The story unfolds in a predictable and clichéd way. Amidst those main storylines, the biological father comes out of left fields, claims to have cleaned up his life and also wants custody of his daughter. There's no big surprise as to where the story is going. You'll see the ending coming from a mile away, as if it was a Hallmark Channel production. Like a movie that was made directly for the mediocre TV network, I recommend skipping this Blu-ray entirely.
The Blu-ray: Vital Disc Stats
Relativity Media and Fox have placed 'Black or White' on a Region A 50-gig Blu-ray disc. A glossy cardboard slipcover accompanies the blue elite keepcase. Included in this combo pack is an Ultraviolet digital copy code. All of the trailers that play before the main menu are skippable.
'Black or White' carries a fairly nice 1080p/AVC MPEG-4 encode. Its sharpness is immediate. From the very opening scene, it's obvious that we are getting a very crisp and clear image thanks to the digital shoot. Fine lines, rich textures and great detail abound. Of all of Costner's recent pictures, 'Black or White' it is the one that reveals his age defining facial features the most. On the flipside, the granddaughters frizzy and full head of hair shows how sharp details can be for the younger characters too.
The palette is very warm, but can range from anywhere on the spectrum. Bright colors are very vibrant, even resulting in detail-chomping oversaturation. See the evening poolside scene for an example. As Costner sits in its glow, his face is entirely consumed by the loud hue. Contrast is mostly consist, but waivers on a few occasions and mildly turns should-be rich blacks into dark grays.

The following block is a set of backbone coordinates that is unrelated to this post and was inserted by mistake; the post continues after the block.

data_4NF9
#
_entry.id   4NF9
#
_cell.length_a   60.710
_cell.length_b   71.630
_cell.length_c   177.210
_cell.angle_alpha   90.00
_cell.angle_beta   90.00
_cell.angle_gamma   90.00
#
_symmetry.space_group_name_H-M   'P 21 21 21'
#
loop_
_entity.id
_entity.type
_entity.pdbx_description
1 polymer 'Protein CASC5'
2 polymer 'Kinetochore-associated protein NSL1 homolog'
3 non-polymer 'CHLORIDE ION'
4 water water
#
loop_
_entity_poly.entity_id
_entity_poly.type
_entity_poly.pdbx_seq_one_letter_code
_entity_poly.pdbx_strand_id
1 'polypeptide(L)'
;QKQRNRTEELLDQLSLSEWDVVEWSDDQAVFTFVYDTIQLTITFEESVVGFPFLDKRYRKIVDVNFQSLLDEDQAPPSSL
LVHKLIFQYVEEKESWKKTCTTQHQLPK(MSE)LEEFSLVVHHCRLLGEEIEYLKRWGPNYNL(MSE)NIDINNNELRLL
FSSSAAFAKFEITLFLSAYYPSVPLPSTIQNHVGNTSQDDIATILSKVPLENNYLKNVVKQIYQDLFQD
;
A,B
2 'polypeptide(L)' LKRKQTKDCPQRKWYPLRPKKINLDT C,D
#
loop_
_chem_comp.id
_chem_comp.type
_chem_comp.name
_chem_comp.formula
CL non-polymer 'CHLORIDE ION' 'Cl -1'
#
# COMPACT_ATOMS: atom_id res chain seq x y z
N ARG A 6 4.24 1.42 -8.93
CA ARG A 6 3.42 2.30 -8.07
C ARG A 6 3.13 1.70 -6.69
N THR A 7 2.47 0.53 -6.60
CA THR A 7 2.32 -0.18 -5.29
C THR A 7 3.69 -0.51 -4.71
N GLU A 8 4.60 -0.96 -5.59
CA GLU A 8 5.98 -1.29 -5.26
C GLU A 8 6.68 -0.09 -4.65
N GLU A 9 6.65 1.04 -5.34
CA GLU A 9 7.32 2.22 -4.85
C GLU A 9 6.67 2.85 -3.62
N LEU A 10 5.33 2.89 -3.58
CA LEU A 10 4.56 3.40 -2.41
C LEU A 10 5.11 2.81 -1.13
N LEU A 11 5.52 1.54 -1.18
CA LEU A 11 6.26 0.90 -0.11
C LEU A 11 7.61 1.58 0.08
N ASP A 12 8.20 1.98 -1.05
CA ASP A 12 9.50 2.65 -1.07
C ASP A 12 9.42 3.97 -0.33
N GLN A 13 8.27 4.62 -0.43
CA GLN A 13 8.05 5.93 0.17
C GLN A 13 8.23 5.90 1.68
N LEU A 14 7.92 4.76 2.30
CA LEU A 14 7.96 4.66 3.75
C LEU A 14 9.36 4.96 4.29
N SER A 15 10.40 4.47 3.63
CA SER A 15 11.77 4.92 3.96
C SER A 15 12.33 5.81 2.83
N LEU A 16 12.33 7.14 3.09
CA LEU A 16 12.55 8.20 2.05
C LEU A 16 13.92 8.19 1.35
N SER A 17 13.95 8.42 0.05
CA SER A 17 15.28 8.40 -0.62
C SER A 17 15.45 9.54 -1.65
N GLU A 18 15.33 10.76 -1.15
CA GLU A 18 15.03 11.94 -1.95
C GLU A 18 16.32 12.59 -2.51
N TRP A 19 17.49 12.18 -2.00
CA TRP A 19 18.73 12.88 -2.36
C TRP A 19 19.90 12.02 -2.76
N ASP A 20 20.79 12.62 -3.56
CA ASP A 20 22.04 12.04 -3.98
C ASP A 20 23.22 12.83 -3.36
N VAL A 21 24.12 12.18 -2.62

Crushing, aliasing, noise and artifacts are entirely absent.
'Black or White' comes with a lossless 5.1 DTS-HD Master Audio track that's more ambitious than most similar low-budget movies that don't typically warrant strong audio responses. The opening scenes show how great music can and should be mixed. Orchestral scoring and songs alike emit with fullness from all channels, creating a very nice dynamic that's warmly welcome.
Being set in bustling Southern California, the hum of traffic and overhead planes is frequent during outdoor scenes. Paired with prominent volume levels from the surround and rear channels, the active effects mixing works very well throughout the entire picture. Even the least expected environments are brought to life by the extra effort.
Although it comes off with slightly raw (and somewhat distorted) characteristics in a few specific scenes with raised voices, the vocal mix is also great. Costner and Mackie each have rich voices whose tones sound natural and smooth within the mix.
With a "based on a true story" promise-filled premise, 'Black or White' sorely misses the mark. The seemingly race-based child custody case is undermined by countless stereotypes and cliches, not to mention a few preachy side plots. Costner, Spencer and Mackie are capable of delivering powerful performances. While they each have strong moments here, they're invalidated by their disingenuous formulaic characters and obviously scripted dialog. The video and audio qualities are easily the strongest aspects of this entire cinematic presentation. Although it contains a solid making-of feature, the disc is light on special features. All around, this is one title worth skipping. There are many reasons why it came and went from theaters unnoticed.